Monday 29 December 2014

The power of nerves!

Okay, so here is a quick talk I gave a few years back.  I had never been more nervous in my life and in many places my words came out backwards.  Please know - I have gotten better!

But, for you viewing pleasure.  (I come on about one minute in).

Long division!!!

Oh boy - If I had a dollar for every person who has complained about not understanding long division  in school - Well, I would have at least $23 by now.

Long division seems to be that thing that defines our school maths experience.  For those of you who 'got it', you felt good, gained confidence and progressed.  For those who didn't quite 'get it', you felt slightly worried, unsure whether you would be able to understand the next bit (and hoping long division was not pivotal to future learning).  For those who never understood a bit of it - we knew we were screwed.

Let's revisit it, and see what all the fuss was about.

But first, have a go at the problem below and try to use long division.  Don't worry if you have forgotten, just have a go - all that knowledge is sitting in your brain ready for action.  Just begin, write down the numbers, put it in the format you remember.  It'll come back.

The problem is a famous research question.  

An army bus holds 36 soldiers.  If 1128 soldiers are being bused to their training site, how many buses are needed?

Monday 22 December 2014

Mythologysing the 'Aha' moment

I've spent the last few weeks working through some data I collected on learners' beliefs about quick learning.  Here is a brief summary:

Learners tend to believe that 'understanding' occurs in a single moment, usually in response to listening or watching a tutor demonstrate or explain some aspect of numeracy.  They say things like, "Some people just 'get it', but I usually don't", or "I love it when I get it".  This notion of 'getting it' permeates their thinking around mathematics and numeracy.  And it's all bad.

If a learner believes that understanding happens in a 'moment', then when they do not 'get it', they may begin to doubt their ability to understand it at all.  Often, they will ask the tutor to repeat the content, example or demonstration, or they may just ask the tutor to 'show us again'.  They hope, and expect, to 'just get it' and believe that they ought to be able to do so.  When they cannot (and see others getting it) they often use this as evidence of inability.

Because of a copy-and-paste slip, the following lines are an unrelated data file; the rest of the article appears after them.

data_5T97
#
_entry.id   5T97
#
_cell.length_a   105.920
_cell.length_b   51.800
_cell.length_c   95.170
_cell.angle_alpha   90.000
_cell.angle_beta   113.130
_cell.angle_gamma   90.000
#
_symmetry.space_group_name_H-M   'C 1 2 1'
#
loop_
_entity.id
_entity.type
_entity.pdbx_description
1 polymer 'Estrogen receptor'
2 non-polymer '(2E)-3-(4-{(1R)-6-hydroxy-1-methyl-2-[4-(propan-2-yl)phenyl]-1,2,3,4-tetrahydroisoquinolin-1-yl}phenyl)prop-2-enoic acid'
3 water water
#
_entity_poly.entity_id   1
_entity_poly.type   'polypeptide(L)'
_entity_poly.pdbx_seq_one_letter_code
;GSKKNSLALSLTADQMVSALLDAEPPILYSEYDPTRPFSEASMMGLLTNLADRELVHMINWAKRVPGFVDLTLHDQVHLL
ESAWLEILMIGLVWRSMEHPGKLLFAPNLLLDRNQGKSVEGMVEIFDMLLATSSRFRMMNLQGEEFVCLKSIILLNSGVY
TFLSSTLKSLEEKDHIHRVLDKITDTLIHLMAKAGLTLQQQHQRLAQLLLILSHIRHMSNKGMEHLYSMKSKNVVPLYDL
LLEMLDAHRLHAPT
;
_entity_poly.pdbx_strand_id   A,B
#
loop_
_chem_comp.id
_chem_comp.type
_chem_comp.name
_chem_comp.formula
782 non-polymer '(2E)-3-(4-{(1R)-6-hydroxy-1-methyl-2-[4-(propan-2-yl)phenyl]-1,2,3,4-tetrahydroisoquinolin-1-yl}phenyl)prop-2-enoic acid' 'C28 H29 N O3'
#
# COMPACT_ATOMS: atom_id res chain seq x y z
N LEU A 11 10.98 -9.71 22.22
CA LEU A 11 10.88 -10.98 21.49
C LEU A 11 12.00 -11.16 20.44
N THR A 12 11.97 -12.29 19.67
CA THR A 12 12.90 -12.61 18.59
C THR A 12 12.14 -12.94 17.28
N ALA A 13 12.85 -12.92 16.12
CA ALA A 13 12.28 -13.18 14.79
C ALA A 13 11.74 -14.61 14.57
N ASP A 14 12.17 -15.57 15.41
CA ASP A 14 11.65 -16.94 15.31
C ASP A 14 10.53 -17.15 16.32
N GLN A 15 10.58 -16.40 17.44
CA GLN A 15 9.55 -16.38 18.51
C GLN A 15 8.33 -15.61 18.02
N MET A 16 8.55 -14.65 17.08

The truth is that understanding can on occasion happen quickly, but only when the groundwork for understanding has been laid.   Understanding is a 'process', not a 'state'.  It takes time and effort. Often it emerges from an extended period of confusion.  True mathematical understanding develops over time, not in response to someone telling you something.  Yes, there are moments of insight, but these are the conscious outcome of temporal subconscious processes.

If learners believe that understanding ought to happen quickly, then they are set up for failure and negative affective responses.  For example, if Kelly believes that she should understand the concept of ratios as the tutor tells her (in that moment), and she doesn't, then she may believe that she has a mathematics problem.  She may then give up, and reaffirm her belief that she is no good at mathematics.